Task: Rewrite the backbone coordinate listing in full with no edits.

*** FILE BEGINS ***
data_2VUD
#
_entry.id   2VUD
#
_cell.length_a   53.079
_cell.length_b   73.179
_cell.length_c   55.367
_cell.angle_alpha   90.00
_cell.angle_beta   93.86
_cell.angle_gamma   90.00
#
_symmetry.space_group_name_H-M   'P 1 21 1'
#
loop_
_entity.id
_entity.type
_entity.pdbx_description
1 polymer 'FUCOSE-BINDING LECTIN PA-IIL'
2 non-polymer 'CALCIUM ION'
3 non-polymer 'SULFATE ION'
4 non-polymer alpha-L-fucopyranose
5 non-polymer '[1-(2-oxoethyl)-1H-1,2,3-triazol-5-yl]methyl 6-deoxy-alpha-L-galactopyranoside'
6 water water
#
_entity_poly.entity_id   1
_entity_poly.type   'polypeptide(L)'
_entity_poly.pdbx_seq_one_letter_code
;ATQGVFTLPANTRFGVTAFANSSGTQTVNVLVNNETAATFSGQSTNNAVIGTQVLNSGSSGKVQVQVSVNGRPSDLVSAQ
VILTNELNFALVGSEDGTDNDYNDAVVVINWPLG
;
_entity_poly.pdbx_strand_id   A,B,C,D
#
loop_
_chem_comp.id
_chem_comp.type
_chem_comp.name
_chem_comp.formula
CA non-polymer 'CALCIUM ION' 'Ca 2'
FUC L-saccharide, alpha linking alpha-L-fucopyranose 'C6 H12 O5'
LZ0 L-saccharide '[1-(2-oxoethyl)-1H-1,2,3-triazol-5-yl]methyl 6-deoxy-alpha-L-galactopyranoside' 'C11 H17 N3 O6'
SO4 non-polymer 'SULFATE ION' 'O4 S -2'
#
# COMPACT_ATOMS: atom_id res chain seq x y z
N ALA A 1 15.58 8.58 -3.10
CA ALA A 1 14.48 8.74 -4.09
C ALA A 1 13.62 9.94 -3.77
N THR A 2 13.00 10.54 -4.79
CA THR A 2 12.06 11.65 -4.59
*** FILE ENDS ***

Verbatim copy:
data_2VUD
#
_entry.id   2VUD
#
_cell.length_a   53.079
_cell.length_b   73.179
_cell.length_c   55.367
_cell.angle_alpha   90.00
_cell.angle_beta   93.86
_cell.angle_gamma   90.00
#
_symmetry.space_group_name_H-M   'P 1 21 1'
#
loop_
_entity.id
_entity.type
_entity.pdbx_description
1 polymer 'FUCOSE-BINDING LECTIN PA-IIL'
2 non-polymer 'CALCIUM ION'
3 non-polymer 'SULFATE ION'
4 non-polymer alpha-L-fucopyranose
5 non-polymer '[1-(2-oxoethyl)-1H-1,2,3-triazol-5-yl]methyl 6-deoxy-alpha-L-galactopyranoside'
6 water water
#
_entity_poly.entity_id   1
_entity_poly.type   'polypeptide(L)'
_entity_poly.pdbx_seq_one_letter_code
;ATQGVFTLPANTRFGVTAFANSSGTQTVNVLVNNETAATFSGQSTNNAVIGTQVLNSGSSGKVQVQVSVNGRPSDLVSAQ
VILTNELNFALVGSEDGTDNDYNDAVVVINWPLG
;
_entity_poly.pdbx_strand_id   A,B,C,D
#
loop_
_chem_comp.id
_chem_comp.type
_chem_comp.name
_chem_comp.formula
CA non-polymer 'CALCIUM ION' 'Ca 2'
FUC L-saccharide, alpha linking alpha-L-fucopyranose 'C6 H12 O5'
LZ0 L-saccharide '[1-(2-oxoethyl)-1H-1,2,3-triazol-5-yl]methyl 6-deoxy-alpha-L-galactopyranoside' 'C11 H17 N3 O6'
SO4 non-polymer 'SULFATE ION' 'O4 S -2'
#
# COMPACT_ATOMS: atom_id res chain seq x y z
N ALA A 1 15.58 8.58 -3.10
CA ALA A 1 14.48 8.74 -4.09
C ALA A 1 13.62 9.94 -3.77
N THR A 2 13.00 10.54 -4.79
CA THR A 2 12.06 11.65 -4.59